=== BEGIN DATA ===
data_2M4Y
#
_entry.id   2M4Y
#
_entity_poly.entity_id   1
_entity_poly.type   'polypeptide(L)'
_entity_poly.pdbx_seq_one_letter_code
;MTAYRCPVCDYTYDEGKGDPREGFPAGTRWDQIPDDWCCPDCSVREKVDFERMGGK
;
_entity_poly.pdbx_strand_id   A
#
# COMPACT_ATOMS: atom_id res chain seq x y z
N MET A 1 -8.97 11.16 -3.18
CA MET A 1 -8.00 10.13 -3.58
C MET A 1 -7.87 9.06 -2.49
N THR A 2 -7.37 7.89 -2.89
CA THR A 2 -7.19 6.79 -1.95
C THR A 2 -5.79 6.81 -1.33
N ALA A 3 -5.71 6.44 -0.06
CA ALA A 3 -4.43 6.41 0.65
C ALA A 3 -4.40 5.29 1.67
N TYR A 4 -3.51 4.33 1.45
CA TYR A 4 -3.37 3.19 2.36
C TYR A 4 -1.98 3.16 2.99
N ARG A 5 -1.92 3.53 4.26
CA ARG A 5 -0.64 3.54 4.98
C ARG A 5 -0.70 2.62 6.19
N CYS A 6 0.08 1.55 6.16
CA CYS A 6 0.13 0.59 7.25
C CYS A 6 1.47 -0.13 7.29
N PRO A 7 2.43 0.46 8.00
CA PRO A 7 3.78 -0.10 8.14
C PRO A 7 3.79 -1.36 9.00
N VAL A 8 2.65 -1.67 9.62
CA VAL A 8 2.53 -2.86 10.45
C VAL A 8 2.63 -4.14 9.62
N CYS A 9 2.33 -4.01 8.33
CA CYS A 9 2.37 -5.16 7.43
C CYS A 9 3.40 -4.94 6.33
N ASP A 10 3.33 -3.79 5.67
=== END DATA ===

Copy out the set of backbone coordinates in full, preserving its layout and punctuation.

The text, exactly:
data_2M4Y
#
_entry.id   2M4Y
#
_entity_poly.entity_id   1
_entity_poly.type   'polypeptide(L)'
_entity_poly.pdbx_seq_one_letter_code
;MTAYRCPVCDYTYDEGKGDPREGFPAGTRWDQIPDDWCCPDCSVREKVDFERMGGK
;
_entity_poly.pdbx_strand_id   A
#
# COMPACT_ATOMS: atom_id res chain seq x y z
N MET A 1 -8.97 11.16 -3.18
CA MET A 1 -8.00 10.13 -3.58
C MET A 1 -7.87 9.06 -2.49
N THR A 2 -7.37 7.89 -2.89
CA THR A 2 -7.19 6.79 -1.95
C THR A 2 -5.79 6.81 -1.33
N ALA A 3 -5.71 6.44 -0.06
CA ALA A 3 -4.43 6.41 0.65
C ALA A 3 -4.40 5.29 1.67
N TYR A 4 -3.51 4.33 1.45
CA TYR A 4 -3.37 3.19 2.36
C TYR A 4 -1.98 3.16 2.99
N ARG A 5 -1.92 3.53 4.26
CA ARG A 5 -0.64 3.54 4.98
C ARG A 5 -0.70 2.62 6.19
N CYS A 6 0.08 1.55 6.16
CA CYS A 6 0.13 0.59 7.25
C CYS A 6 1.47 -0.13 7.29
N PRO A 7 2.43 0.46 8.00
CA PRO A 7 3.78 -0.10 8.14
C PRO A 7 3.79 -1.36 9.00
N VAL A 8 2.65 -1.67 9.62
CA VAL A 8 2.53 -2.86 10.45
C VAL A 8 2.63 -4.14 9.62
N CYS A 9 2.33 -4.01 8.33
CA CYS A 9 2.37 -5.16 7.43
C CYS A 9 3.40 -4.94 6.33
N ASP A 10 3.33 -3.79 5.67